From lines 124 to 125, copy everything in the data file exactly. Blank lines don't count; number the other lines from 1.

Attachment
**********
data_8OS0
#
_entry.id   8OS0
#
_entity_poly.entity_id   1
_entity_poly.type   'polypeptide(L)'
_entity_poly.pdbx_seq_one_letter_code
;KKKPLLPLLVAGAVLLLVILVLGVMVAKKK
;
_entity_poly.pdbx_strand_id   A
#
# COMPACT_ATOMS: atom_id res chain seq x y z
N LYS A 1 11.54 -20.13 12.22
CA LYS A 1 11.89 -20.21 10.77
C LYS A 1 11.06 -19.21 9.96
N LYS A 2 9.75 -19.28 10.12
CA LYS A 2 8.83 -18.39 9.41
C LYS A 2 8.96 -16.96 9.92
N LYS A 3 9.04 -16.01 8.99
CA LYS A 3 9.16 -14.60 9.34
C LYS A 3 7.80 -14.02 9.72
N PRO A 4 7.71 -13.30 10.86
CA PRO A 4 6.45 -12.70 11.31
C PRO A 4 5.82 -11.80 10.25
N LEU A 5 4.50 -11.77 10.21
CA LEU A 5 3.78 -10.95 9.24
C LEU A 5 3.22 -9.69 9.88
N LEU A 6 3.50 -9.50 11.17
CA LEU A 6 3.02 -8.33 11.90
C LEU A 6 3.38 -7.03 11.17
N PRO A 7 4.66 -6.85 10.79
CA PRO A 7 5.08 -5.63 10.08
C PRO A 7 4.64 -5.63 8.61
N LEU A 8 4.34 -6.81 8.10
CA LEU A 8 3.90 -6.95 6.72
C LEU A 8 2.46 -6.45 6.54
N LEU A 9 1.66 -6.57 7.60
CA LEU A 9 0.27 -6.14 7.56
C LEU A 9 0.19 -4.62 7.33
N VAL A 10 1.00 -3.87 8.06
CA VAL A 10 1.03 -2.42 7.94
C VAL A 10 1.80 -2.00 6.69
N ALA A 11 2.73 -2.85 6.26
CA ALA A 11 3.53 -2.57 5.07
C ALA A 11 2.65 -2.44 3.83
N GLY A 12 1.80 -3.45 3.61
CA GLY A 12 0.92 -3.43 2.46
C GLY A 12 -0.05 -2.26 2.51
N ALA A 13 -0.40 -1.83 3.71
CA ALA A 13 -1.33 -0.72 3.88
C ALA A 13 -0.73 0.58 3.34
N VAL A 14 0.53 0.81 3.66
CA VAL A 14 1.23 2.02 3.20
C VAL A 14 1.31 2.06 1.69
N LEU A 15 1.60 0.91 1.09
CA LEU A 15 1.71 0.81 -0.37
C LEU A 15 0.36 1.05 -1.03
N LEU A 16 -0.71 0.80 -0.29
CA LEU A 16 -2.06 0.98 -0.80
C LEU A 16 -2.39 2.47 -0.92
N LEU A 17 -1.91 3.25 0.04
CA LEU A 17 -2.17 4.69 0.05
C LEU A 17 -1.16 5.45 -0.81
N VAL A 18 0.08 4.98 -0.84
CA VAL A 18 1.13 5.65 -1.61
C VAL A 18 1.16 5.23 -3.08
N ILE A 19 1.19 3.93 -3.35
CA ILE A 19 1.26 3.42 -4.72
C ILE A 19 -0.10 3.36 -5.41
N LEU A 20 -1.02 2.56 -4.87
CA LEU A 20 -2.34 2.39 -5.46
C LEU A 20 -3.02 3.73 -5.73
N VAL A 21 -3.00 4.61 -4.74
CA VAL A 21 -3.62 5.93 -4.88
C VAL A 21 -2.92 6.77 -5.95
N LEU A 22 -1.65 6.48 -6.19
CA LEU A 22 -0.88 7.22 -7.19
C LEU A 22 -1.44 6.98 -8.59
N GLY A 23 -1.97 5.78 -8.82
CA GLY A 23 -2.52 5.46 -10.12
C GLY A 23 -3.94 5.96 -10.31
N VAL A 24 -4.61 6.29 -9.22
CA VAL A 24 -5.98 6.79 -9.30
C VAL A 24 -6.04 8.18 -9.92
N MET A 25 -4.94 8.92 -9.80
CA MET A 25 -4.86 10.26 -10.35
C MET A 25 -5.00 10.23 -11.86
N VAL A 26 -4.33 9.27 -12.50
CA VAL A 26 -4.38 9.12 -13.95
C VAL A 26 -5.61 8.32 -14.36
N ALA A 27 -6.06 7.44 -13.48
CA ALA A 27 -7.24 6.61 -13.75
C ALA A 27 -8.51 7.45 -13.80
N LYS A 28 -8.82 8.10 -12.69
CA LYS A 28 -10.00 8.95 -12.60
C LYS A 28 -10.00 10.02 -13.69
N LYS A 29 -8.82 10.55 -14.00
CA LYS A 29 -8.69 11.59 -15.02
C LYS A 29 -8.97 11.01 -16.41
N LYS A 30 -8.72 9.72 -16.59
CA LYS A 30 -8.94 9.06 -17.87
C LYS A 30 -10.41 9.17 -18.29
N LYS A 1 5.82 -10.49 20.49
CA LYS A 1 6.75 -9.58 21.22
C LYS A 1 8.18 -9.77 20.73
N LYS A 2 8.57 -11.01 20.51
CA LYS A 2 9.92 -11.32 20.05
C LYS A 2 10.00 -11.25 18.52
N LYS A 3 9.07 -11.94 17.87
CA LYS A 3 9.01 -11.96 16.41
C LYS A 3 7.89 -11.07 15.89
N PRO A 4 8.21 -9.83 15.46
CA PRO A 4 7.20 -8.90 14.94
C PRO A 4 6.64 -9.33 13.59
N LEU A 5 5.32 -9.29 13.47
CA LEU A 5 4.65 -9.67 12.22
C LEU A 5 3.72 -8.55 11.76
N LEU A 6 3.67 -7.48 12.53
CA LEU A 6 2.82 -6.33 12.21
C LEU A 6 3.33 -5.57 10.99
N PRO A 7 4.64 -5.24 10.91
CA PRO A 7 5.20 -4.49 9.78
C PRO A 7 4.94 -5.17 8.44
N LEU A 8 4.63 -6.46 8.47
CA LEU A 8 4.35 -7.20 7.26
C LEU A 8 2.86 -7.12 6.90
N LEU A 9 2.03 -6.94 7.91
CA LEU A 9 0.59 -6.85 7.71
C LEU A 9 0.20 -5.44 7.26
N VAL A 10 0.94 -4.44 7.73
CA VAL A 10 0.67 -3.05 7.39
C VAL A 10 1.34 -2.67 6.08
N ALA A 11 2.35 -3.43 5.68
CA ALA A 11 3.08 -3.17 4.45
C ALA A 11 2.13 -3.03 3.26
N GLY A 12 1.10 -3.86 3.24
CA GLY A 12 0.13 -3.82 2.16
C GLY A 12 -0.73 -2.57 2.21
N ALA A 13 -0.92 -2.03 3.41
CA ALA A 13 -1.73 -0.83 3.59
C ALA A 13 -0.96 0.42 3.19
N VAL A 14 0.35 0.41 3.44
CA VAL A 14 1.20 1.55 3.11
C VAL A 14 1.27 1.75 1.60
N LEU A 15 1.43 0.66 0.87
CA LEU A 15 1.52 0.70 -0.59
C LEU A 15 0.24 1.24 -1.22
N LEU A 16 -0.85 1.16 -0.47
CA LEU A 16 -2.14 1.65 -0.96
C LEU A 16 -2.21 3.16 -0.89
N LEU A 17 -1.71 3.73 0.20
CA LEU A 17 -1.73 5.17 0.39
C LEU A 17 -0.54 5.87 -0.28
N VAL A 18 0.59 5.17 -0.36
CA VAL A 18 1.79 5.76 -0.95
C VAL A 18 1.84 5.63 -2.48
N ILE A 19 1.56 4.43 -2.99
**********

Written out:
N LEU A 8 4.63 -6.46 8.47
CA LEU A 8 4.35 -7.20 7.26